A bit more than twenty-four hours until–well, you all know what book is out tomorrow at midnight!
There’s been a lot of hype (Chapters in Toronto is turning an entire city block into Diagon Alley–seriously, that’s all kinds of cool) a lot of people decrying the inherent literary value of the books, more people defending them adamantly, and others insisting that they’re not LIKE other children’s books because they’re GOOD.
Well. Actually, a lot of kids’ books are really good. Maybe… even better than Harry Potter. I firmly maintain that one of the reasons are successful as they are is because they appeal to what I’m calling the middle common denominator. They’re not high literature, but neither are they generic series books. And they’re imaginative, suspenseful, and fun.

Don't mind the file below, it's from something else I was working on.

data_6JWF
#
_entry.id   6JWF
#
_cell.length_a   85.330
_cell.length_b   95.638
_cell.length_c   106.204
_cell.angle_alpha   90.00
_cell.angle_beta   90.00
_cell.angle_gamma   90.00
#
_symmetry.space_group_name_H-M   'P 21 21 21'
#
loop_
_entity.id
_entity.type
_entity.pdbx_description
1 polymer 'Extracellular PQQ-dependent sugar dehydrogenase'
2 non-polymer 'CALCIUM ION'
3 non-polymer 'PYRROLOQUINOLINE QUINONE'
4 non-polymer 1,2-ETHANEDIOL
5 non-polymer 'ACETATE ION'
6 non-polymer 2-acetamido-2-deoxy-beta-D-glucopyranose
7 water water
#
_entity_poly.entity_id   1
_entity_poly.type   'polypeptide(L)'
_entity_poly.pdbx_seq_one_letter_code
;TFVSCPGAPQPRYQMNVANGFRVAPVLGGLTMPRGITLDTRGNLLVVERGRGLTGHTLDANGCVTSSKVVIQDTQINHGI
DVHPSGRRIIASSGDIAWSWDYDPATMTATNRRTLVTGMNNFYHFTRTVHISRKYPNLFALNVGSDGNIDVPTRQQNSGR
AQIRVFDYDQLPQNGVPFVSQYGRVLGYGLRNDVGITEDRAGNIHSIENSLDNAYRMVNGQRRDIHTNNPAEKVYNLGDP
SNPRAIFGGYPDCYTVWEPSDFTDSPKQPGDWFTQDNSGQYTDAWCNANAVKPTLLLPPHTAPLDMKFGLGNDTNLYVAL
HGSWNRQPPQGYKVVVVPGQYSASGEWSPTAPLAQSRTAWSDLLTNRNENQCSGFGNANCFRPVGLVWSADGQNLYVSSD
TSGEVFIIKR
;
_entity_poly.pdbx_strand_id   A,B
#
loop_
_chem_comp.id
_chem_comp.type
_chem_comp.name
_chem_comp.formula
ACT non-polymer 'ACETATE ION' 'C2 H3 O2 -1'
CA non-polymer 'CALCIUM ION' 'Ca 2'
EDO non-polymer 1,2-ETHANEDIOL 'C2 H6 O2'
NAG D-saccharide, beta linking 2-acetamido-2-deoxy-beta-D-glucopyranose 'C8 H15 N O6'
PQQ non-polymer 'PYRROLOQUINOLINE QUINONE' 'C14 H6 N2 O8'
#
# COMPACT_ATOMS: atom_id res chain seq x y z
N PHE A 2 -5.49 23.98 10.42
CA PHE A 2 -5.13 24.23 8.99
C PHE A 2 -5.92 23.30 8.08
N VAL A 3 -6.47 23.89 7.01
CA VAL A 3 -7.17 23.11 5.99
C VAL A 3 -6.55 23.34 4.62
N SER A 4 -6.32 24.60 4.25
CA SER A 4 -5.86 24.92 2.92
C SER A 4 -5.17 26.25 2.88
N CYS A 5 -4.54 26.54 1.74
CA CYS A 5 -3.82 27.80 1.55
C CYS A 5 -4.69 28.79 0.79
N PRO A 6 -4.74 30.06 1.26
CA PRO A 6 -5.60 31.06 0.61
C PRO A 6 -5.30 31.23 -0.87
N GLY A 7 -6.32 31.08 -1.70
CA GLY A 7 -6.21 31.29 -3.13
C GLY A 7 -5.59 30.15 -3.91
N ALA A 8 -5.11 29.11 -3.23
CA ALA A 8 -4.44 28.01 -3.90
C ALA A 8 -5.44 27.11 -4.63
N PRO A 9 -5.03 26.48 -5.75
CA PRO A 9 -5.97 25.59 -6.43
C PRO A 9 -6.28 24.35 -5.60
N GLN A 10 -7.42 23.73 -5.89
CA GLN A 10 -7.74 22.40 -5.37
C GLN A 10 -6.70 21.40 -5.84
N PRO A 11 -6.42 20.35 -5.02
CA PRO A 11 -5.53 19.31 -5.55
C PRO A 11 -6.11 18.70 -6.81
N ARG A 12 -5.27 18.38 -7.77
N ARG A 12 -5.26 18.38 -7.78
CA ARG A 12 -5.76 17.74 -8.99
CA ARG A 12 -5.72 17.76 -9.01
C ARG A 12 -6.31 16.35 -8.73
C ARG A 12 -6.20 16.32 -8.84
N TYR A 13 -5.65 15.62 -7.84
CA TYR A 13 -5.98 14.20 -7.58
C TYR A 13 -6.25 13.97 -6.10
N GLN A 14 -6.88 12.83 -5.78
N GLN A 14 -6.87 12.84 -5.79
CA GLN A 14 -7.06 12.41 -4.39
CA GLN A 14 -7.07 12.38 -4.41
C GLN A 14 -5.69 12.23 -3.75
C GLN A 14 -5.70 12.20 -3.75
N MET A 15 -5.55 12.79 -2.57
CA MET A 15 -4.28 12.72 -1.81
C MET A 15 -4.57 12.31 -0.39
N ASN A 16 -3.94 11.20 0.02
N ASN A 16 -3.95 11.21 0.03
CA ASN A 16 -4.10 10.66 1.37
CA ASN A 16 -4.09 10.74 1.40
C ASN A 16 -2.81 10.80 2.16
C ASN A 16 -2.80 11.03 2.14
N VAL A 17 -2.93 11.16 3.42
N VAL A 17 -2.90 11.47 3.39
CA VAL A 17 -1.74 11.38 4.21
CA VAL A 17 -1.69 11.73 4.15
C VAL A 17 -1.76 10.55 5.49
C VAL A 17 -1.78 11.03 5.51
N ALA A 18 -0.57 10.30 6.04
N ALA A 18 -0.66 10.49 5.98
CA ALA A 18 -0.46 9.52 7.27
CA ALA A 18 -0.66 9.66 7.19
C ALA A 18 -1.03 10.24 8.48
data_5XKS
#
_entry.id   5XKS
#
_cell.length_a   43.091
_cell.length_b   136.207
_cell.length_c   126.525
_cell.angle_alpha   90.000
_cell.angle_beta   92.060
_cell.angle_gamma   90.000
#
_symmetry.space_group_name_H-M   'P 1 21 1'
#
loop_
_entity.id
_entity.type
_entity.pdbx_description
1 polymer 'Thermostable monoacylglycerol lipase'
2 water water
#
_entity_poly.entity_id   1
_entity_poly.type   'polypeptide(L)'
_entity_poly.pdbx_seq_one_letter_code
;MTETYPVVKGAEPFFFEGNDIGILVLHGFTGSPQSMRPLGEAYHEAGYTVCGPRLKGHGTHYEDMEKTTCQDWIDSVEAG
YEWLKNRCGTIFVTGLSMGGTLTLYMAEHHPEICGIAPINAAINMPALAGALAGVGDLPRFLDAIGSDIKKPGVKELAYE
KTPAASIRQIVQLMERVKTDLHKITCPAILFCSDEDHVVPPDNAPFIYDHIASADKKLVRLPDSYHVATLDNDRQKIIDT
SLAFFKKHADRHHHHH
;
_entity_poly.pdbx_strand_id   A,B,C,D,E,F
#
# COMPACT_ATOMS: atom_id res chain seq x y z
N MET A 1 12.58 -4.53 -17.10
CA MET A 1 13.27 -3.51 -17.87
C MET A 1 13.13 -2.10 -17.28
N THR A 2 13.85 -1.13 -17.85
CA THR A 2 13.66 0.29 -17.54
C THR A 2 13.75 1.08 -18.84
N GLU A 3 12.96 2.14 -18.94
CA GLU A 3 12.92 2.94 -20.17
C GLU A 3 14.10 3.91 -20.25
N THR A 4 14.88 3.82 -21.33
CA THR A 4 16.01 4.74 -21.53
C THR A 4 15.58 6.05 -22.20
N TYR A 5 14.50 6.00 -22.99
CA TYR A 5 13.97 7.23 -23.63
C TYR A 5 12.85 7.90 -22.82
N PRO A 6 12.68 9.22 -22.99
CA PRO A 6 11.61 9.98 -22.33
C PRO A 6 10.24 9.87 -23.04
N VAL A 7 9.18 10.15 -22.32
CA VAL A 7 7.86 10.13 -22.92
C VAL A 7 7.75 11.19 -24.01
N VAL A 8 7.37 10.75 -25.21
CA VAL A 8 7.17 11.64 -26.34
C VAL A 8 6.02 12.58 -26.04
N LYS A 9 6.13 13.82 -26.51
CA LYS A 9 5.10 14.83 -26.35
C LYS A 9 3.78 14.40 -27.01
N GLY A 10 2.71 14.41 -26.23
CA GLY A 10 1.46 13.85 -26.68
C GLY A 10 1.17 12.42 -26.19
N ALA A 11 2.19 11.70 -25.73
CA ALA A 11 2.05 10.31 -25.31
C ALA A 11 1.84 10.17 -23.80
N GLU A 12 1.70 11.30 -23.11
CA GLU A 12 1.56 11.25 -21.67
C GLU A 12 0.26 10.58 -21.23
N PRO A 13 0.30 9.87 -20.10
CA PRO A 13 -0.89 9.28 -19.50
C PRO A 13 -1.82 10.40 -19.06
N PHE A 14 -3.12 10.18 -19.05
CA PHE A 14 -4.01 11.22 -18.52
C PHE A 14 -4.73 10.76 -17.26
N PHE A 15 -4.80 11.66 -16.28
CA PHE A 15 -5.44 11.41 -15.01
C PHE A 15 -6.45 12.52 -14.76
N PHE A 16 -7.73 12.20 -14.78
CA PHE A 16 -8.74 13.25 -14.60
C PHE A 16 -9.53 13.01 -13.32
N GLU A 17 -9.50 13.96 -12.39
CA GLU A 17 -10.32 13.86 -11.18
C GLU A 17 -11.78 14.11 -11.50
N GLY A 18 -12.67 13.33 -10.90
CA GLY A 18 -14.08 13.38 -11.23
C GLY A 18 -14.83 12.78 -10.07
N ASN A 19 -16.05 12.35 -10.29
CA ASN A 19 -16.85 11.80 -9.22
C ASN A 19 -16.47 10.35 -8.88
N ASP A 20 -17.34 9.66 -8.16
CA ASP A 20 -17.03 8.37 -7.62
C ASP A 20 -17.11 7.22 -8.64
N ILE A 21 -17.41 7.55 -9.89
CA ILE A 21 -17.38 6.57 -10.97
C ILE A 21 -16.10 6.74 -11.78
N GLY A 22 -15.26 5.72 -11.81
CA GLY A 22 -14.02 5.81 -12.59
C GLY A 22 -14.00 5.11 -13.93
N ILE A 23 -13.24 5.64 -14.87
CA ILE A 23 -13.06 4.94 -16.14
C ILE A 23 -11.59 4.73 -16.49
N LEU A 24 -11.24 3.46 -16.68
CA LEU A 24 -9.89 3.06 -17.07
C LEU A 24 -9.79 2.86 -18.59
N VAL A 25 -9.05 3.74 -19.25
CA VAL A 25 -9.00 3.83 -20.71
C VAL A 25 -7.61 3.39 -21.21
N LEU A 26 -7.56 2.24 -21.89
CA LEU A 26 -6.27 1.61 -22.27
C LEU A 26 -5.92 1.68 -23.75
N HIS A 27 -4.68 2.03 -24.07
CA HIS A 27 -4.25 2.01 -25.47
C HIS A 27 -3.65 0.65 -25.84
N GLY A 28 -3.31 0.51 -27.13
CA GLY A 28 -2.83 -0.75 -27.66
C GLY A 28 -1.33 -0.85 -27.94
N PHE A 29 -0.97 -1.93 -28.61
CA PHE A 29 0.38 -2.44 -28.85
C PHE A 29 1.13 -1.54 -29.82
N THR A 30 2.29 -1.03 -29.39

Right now, you can`t separate out the books themselves from all the hype and the media circus. It will be interesting to see what happens ten or fifteen years from now when the kids who grew up reading Harry Potter have kids of their own. Will the parent pushing Harry get the same reaction as the mom who’s pushing her son to read the Hardy Boys when all he wants is Captain Underpants? Me, I think Harry Potter will stick around like Charlie and the Chocolate Factory, or Bunnicula.
At any rate, everyone everywhere and all their dogs have all sorts of profound and provocative and inflammatory and inane things to say about Harry. For me, the bottom line is that they’ve created a worldwide phenomena based around a kids’ fantasy book. A book! For children! (And it’s genre, one of those “we still don’t talk about it in polite literary circles” type of books!) And that in and of itself is really kind of magic.
Now if you’ll excuse me, I’m halfway through rereading Harry Potter and the Half-Blood Prince…